Japie says: ‘Puke? So what, son!’

2008-10-18 00:00

An assortment of political and cultural organisations want Springbok player Luke Watson hung, drawn and quartered. Or at least banished from playing professional rugby.

His sin is not that he has killed or assaulted anyone. There are top rugby players who have done that and met with at best muted disapproval. No, it is far more serious.

Watson — an odious little runt who believes that he is owed selection to the Springboks on the strength of his daddy’s anti-apartheid credentials — has been pilloried in the Afrikaans media for comments he made about Afrikaners and the Springbok symbol.

Watson said that when first selected for the national team he had to restrain himself from vomiting on his Springbok jersey. During the unrecorded question-and-answer session after his speech, he allegedly referred disparagingly to Afrikaners as Dutchmen.

The Afrikaner response was electric.

The Freedom Front Plus demanded that Watson never again plays rugby for South Africa. Rugby supporters would “illustrate their feelings and disapproval” whenever he appears on a rugby field, they warned.

The Afrikanerbond said that Watson’s “derogatory and offensive remarks” require action equal to that following a recent racist incident at Ellis Park. Teams then displayed anti-racism slogans on their kit to indicate their disapproval of the abuse of a young black woman by some drunken Afrikaner men.

Watson reacted with shock to the backlash, saying his family had historically fought against discrimination, but his critics were not to be placated. Afrikaner groups damned his statements as “jingoism” and an aspect of “genocidal fantasies” to “wipe out, suppress or exclude” Afrikaners.

The Pro-Afrikaans Action Group said that Robert Mugabe and Idi Amin were also on record as opposing racism and discrimination. Exaggeratedly, it likened Watson’s statements to “the mind-set of Kitchener and Roberts, the architects of the Boer concentration camps”.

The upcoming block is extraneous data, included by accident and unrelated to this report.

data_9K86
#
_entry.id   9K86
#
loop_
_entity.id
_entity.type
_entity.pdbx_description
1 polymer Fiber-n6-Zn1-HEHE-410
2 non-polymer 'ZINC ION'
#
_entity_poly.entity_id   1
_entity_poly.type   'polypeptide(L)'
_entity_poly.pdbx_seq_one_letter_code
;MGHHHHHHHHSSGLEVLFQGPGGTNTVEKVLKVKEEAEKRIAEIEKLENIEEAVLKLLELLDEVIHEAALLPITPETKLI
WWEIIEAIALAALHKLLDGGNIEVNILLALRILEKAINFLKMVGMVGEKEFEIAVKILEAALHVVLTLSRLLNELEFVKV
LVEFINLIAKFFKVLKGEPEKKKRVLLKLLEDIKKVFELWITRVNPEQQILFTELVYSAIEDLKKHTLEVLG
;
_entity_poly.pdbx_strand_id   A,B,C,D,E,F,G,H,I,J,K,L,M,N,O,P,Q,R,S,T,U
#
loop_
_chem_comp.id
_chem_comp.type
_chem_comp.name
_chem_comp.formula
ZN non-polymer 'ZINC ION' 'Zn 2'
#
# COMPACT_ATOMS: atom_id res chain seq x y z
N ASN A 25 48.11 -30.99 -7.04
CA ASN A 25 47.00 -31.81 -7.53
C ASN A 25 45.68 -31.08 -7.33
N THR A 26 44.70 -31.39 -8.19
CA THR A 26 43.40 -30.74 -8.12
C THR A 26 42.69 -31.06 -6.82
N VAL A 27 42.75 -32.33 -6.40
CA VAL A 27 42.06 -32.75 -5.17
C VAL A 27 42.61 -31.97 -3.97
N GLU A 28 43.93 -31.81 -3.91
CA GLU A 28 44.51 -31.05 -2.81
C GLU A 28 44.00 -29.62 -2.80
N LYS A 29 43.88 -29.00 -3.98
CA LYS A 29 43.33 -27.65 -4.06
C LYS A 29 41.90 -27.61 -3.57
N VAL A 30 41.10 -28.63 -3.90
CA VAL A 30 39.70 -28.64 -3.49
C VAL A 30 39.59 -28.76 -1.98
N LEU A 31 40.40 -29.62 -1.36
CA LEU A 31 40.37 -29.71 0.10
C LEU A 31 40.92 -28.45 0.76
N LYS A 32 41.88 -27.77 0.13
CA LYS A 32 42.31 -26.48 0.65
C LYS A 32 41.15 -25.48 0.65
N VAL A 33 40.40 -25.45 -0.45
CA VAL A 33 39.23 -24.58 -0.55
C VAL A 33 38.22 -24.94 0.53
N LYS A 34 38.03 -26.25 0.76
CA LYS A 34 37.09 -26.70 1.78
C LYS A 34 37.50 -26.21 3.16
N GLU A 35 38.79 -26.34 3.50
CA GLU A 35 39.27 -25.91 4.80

What bollocks. A persistent whine emanating from Afrikanerdom over the past few years is that South Africans should forgive and forget the past — an admirable sentiment but one that is abandoned at any perceived slight, as the boere retire to positions first prepared during the Anglo-Boer War more than a century ago.

Watson has every right to say whatever he likes, no matter how foolish and self-regarding his words reveal him to be. And if he does not want to run on to the field in the Springbok jersey — the one that Nelson Mandela redeemed from our racist past with an act of sublime political courage and forgiveness; the jersey that literally thousands of black Springbok supporters now wear with pride — then he can always simply decline selection.

Equally, Afrikaners, or any ethnic group for that matter, need to become a little more robust. In any case, why they should get all sensitive about the tag “Dutchman” is puzzling, since Afrikaners are descended from Dutch settlers.

Unless it is that in the school-yard abuse of my youth, “Dutchman” was usually prefixed by the word “dumb”. Just as the counter taunt of “rooinek” was invariably prefixed by “fokken”. Nothing much has changed over the intervening years. Despite the growing political closeness between Japies and Soutpielle — an untranslatable bawdiness describing the state of male English-speakers’ appendages after dangling in the oceans between South Africa to which they are exiled and the England they left — the taunts continue, although now more jocular than bitter.

There is one thing, however, that does unite the various fractious races, languages and political persuasions. It is the popularity of the Springbok, symbol of the only sport in which South Africa is internationally competitive. Sport administrators, politicians and Watson (or Puke, as he is now fondly referred to in the letter pages of Beeld newspaper) meddle with it at their peril.

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